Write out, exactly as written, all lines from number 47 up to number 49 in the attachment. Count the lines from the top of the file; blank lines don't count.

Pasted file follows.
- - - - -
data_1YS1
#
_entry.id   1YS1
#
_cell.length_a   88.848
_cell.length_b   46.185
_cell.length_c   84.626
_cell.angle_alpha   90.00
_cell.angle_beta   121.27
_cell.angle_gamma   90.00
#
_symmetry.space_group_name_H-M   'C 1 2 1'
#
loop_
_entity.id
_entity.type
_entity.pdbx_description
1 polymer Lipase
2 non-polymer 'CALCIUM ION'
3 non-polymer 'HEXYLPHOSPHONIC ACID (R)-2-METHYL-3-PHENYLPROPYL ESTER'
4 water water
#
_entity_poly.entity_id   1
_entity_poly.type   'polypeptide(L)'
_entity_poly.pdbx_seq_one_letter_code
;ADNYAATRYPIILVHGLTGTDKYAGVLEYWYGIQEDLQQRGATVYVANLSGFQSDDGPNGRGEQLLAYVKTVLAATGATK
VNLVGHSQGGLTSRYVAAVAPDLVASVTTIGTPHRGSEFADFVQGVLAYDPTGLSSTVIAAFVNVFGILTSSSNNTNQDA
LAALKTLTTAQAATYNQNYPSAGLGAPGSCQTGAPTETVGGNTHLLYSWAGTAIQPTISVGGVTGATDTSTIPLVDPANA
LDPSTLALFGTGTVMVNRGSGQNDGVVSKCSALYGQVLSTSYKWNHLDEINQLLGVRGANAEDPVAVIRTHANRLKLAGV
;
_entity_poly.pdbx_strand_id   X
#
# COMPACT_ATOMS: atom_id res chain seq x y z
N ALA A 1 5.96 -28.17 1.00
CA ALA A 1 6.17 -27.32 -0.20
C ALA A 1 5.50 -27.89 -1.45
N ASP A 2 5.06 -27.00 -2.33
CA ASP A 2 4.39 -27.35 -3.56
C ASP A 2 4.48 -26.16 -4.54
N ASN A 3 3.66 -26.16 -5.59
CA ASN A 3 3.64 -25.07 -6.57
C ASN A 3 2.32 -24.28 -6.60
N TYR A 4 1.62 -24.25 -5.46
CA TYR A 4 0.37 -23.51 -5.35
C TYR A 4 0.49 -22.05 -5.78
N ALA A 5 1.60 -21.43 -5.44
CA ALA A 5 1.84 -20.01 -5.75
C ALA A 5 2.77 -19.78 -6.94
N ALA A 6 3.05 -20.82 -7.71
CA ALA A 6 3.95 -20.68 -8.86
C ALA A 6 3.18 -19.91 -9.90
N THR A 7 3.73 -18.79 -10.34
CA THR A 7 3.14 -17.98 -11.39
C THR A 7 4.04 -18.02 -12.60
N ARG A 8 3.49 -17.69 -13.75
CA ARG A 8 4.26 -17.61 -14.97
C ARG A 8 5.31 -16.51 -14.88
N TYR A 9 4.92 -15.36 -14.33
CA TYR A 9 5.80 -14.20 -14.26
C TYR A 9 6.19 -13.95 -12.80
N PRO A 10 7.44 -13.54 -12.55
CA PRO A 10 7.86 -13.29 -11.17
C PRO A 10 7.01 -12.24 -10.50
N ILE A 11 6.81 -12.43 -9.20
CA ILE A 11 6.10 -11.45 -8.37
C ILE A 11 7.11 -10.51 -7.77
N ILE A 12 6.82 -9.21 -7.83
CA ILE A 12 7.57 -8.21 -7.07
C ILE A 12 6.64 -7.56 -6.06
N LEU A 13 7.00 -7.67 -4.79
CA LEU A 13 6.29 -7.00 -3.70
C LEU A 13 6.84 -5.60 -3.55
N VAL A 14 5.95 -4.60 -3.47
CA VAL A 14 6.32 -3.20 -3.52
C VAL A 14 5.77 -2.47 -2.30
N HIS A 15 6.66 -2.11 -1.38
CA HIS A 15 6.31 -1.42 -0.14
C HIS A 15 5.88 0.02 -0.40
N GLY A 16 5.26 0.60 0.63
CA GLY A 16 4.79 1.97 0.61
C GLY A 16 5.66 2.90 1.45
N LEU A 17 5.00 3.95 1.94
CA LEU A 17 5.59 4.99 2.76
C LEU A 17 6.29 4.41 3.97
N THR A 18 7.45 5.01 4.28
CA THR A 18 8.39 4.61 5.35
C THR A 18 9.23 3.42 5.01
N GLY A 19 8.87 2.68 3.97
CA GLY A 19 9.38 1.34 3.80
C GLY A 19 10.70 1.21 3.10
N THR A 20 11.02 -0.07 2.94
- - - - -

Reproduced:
CA ALA A 5 1.84 -20.01 -5.75
C ALA A 5 2.77 -19.78 -6.94
N ALA A 6 3.05 -20.82 -7.71